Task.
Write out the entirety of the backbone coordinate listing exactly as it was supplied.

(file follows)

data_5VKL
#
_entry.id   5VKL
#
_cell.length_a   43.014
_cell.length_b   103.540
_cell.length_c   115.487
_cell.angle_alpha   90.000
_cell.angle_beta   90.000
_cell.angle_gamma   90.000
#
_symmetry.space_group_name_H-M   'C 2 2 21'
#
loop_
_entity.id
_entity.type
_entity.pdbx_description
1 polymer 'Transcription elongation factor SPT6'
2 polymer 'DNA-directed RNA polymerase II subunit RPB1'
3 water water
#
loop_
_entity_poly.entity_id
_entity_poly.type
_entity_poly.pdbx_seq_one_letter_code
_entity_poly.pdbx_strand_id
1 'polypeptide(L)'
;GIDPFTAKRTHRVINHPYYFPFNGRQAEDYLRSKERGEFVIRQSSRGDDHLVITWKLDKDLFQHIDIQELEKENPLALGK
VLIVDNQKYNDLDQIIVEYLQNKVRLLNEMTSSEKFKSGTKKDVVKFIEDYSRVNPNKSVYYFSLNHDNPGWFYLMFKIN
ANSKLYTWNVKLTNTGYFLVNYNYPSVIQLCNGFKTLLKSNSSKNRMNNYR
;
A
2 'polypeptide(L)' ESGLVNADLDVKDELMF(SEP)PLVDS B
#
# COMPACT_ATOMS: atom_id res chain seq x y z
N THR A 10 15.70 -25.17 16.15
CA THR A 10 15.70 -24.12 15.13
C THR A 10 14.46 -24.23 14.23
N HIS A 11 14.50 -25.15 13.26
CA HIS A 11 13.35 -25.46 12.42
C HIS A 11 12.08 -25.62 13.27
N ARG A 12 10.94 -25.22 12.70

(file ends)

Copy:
data_5VKL
#
_entry.id   5VKL
#
_cell.length_a   43.014
_cell.length_b   103.540
_cell.length_c   115.487
_cell.angle_alpha   90.000
_cell.angle_beta   90.000
_cell.angle_gamma   90.000
#
_symmetry.space_group_name_H-M   'C 2 2 21'
#
loop_
_entity.id
_entity.type
_entity.pdbx_description
1 polymer 'Transcription elongation factor SPT6'
2 polymer 'DNA-directed RNA polymerase II subunit RPB1'
3 water water
#
loop_
_entity_poly.entity_id
_entity_poly.type
_entity_poly.pdbx_seq_one_letter_code
_entity_poly.pdbx_strand_id
1 'polypeptide(L)'
;GIDPFTAKRTHRVINHPYYFPFNGRQAEDYLRSKERGEFVIRQSSRGDDHLVITWKLDKDLFQHIDIQELEKENPLALGK
VLIVDNQKYNDLDQIIVEYLQNKVRLLNEMTSSEKFKSGTKKDVVKFIEDYSRVNPNKSVYYFSLNHDNPGWFYLMFKIN
ANSKLYTWNVKLTNTGYFLVNYNYPSVIQLCNGFKTLLKSNSSKNRMNNYR
;
A
2 'polypeptide(L)' ESGLVNADLDVKDELMF(SEP)PLVDS B
#
# COMPACT_ATOMS: atom_id res chain seq x y z
N THR A 10 15.70 -25.17 16.15
CA THR A 10 15.70 -24.12 15.13
C THR A 10 14.46 -24.23 14.23
N HIS A 11 14.50 -25.15 13.26
CA HIS A 11 13.35 -25.46 12.42
C HIS A 11 12.08 -25.62 13.27
N ARG A 12 10.94 -25.22 12.70